This story was co-published with The New York Times.
The State of New Jersey is moving to revoke or suspend the license of a prominent psychologist, accusing him of failing to prevent details of patients’ mental health diagnoses and treatments from being disclosed when his practice sued them over unpaid bills.
The complaint against the psychologist, Barry Helfmann, a past president of the New Jersey Psychological Association, followed a ProPublica story published in The New York Times in December 2015 that described the lawsuits and the information they contained.
The complaint was filed by the state attorney general’s office on April 7 with the New Jersey State Board of Psychological Examiners. It accuses Helfmann of failing to take reasonable steps to protect patients’ confidentiality, failing to keep notes about certain patient visits, failing to release records requested by a patient and failing to supervise office staff about patient confidentiality and preserving patient records. Helfmann, the complaint says, “repeatedly failed to protect the personal health information of his own clients.”
The allegations encompass Helfmann’s own patients as well as those of his colleagues at Short Hills Associates in Clinical Psychology, a practice where he is the managing partner.
ProPublica identified 24 court cases filed by Short Hills Associates from 2010 to 2014 seeking payments in which patients’ names, diagnoses and the treatments they received were listed in documents. The defendants included lawyers, business people and a manager at a nonprofit. In cases involving patients who were minors, Helfmann’s practice sued their parents and included the children’s names and diagnoses.
After one patient filed a suit against Helfmann and his practice over the disclosures, the details of all patients were redacted from the court records. That patient’s lawsuit has been settled; the terms are confidential.
In an interview, Helfmann vigorously disputed the allegations and said he would contest the complaint. He said he relied upon the expertise of his lawyers in pursuing patient payments and has filed a legal malpractice case against the firm.
“We never authorized, we were never aware, nor would we have authorized the fact that they appended a copy of the bill to the lawsuit,” Helfmann said, adding that he only learned of it when the patient sued over the disclosure. “We were completely in the dark.”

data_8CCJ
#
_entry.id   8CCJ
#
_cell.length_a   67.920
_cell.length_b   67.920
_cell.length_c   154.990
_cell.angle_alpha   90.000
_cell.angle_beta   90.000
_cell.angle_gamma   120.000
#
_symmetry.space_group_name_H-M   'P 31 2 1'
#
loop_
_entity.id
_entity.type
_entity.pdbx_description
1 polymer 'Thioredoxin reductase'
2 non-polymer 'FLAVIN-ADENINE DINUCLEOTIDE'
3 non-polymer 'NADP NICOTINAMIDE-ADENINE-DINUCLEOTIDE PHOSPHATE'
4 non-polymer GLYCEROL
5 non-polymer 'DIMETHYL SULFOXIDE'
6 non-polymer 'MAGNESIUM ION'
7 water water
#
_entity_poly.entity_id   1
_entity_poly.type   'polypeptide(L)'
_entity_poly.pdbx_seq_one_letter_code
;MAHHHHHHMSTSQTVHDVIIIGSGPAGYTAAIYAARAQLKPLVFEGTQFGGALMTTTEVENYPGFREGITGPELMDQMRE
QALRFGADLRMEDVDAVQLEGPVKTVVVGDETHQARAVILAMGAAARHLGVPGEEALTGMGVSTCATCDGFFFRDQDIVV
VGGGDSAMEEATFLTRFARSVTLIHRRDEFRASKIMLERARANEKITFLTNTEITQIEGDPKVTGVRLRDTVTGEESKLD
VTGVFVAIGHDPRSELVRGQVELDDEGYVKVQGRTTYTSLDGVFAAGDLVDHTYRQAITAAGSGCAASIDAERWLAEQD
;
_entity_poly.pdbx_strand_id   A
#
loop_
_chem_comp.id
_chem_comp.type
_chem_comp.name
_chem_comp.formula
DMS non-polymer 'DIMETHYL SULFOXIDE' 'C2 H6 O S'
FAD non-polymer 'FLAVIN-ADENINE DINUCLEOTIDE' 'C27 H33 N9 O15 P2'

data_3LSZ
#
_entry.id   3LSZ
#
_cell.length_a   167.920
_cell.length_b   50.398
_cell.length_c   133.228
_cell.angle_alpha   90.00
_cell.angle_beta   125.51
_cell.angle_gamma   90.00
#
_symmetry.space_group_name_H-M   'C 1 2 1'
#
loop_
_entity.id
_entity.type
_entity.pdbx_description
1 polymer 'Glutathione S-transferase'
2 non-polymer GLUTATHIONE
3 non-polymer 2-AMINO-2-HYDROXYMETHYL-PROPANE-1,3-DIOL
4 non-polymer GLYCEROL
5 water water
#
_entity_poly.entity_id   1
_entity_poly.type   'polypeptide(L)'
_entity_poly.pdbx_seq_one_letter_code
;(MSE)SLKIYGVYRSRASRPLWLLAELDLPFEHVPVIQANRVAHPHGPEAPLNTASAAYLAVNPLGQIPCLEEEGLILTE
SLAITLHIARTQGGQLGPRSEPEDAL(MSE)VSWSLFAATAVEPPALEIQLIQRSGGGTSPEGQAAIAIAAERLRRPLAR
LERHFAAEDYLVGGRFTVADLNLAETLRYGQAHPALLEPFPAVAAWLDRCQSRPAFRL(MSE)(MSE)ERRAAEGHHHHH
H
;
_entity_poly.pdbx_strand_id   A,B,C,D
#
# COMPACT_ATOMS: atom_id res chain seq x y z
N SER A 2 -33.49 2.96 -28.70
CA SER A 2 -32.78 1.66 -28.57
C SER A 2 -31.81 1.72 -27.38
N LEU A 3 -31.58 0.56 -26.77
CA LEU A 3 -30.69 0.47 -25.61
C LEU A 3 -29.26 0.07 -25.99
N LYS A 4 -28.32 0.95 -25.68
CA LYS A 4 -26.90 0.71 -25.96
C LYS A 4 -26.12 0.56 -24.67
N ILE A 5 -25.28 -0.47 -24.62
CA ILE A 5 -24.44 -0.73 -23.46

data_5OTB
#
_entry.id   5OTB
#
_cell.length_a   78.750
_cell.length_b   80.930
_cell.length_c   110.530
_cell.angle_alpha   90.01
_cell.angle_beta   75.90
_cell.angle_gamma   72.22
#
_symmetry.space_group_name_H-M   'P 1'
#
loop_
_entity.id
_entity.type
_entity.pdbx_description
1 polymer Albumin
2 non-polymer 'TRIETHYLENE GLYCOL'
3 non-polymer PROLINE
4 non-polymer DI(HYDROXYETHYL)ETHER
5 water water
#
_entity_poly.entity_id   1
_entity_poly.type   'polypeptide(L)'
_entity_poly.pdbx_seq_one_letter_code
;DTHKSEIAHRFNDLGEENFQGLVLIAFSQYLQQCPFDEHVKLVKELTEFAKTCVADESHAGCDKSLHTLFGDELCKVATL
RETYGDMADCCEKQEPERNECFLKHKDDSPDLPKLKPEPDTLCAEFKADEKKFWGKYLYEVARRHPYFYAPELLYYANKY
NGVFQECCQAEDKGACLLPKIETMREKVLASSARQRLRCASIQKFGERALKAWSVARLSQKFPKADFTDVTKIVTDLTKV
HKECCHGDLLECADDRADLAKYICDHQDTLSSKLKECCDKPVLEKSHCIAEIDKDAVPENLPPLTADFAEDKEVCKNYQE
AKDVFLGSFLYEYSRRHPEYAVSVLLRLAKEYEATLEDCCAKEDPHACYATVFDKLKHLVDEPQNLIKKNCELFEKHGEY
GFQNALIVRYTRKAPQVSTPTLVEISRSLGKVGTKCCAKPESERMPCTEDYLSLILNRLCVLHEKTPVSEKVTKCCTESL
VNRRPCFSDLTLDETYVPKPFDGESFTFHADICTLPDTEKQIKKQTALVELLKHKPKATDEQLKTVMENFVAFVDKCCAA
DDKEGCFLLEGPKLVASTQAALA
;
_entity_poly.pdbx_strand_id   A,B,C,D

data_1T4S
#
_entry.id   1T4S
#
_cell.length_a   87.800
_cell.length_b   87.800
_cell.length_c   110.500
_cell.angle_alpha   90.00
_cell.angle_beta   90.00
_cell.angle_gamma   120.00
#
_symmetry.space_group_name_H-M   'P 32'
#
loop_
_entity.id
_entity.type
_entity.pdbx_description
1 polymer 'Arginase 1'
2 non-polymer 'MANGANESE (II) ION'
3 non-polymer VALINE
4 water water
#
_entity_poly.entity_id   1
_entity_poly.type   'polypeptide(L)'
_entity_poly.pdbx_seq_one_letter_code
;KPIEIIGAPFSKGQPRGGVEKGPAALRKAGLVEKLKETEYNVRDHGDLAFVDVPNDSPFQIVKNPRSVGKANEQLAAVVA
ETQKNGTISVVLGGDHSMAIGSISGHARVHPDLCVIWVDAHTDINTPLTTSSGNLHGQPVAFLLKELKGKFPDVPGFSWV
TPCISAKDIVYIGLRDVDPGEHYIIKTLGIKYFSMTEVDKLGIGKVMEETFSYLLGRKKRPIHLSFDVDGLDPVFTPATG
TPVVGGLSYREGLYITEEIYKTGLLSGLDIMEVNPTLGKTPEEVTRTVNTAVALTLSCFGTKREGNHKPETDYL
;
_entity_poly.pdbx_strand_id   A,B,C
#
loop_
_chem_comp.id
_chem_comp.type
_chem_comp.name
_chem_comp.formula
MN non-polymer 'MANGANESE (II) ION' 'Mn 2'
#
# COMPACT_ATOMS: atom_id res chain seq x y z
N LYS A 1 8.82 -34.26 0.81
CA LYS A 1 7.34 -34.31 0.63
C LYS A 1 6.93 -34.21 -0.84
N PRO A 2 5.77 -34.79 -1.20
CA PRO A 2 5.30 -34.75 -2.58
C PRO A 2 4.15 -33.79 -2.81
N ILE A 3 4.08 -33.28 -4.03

Jeffrey Rothbard, a lawyer for the firm Rothbard, Rothbard, Kohn & Kellar, which is the target of the suit by Helfmann and Short Hills Associates, declined to comment. In the firm’s response to the complaint, its lawyers deny any wrongdoing.
Helfmann has also filed a lawsuit against the state psychology board and Joan D. Gelber, a senior deputy state attorney general, accusing them of violating his rights. And he has filed a grievance against Gelber with the New Jersey Office of Attorney Ethics, asserting that she misrepresented her inquiry into the matter, used inflammatory language in legal documents and sought to blame him for his lawyers’ actions. A spokesman for the state declined to comment on behalf of both the psychology board and Gelber.
The federal Health Insurance Portability and Accountability Act, the patient privacy law better known as HIPAA, requires health providers to disclose only the minimum information necessary if they sue patients over unpaid bills. But the law did not apply to Short Hills Associates because it covers only providers who submit data electronically, which the practice did not at the time. It now does.
Helfmann sent the state psychology board a letter from Alan Nessman, senior special counsel for legal and regulatory affairs at the American Psychological Association, noting that psychologists are not legal experts. “We generally recommend that our member psychologists rely on the advice of counsel in their state with appropriate expertise, particularly when the legal issues are complex,” Nessman wrote.
Helfmann is a leader in the field of psychology. He is president-elect of the American Group Psychotherapy Association, whose chief executive, Marsha Block, said she and the board were aware of the state’s complaint. “I don’t know what’s clear, what’s not clear at this point,” she said. “This is far from resolved.”
When pursuing unpaid bills, Short Hills Associates in Clinical Psychology disclosed the diagnoses and treatments of patients, including minor children, in court papers. “It turned my life upside down,” one former patient said. HIPAA doesn’t apply. Use our tool.
Helfmann said his reputation and his practice had suffered because of the accusations against him. He said he had a long track record as a defender of patient privacy: He was a leading advocate for a New Jersey law limiting the information an insurance company can seek from a psychologist to determine the medical necessity of a treatment. And in 2010, he was a plaintiff in a lawsuit against two insurance companies and a New Jersey state commission, accusing them of requiring psychologists to turn over their treatment notes in order to get paid.
“I’ve spent my entire career advocating for patient privacy in many, many endeavors,” Helfmann said. “And to be accused of something I didn’t do around patient privacy, which is a sacred tenet of what a psychologist does, is terrible.’’
Andrew Thomasson, a lawyer representing the patient who sued Helfmann over revealing personal information, disagreed. “I’m pleased that the state is following up on what has happened and understands the seriousness of the actions taken by Helfmann,” Thomasson said. “I think the attorney general’s complaint undermines the truth of Dr. Helfmann’s claims.”
Read other stories in our Policing Patient Privacy series.
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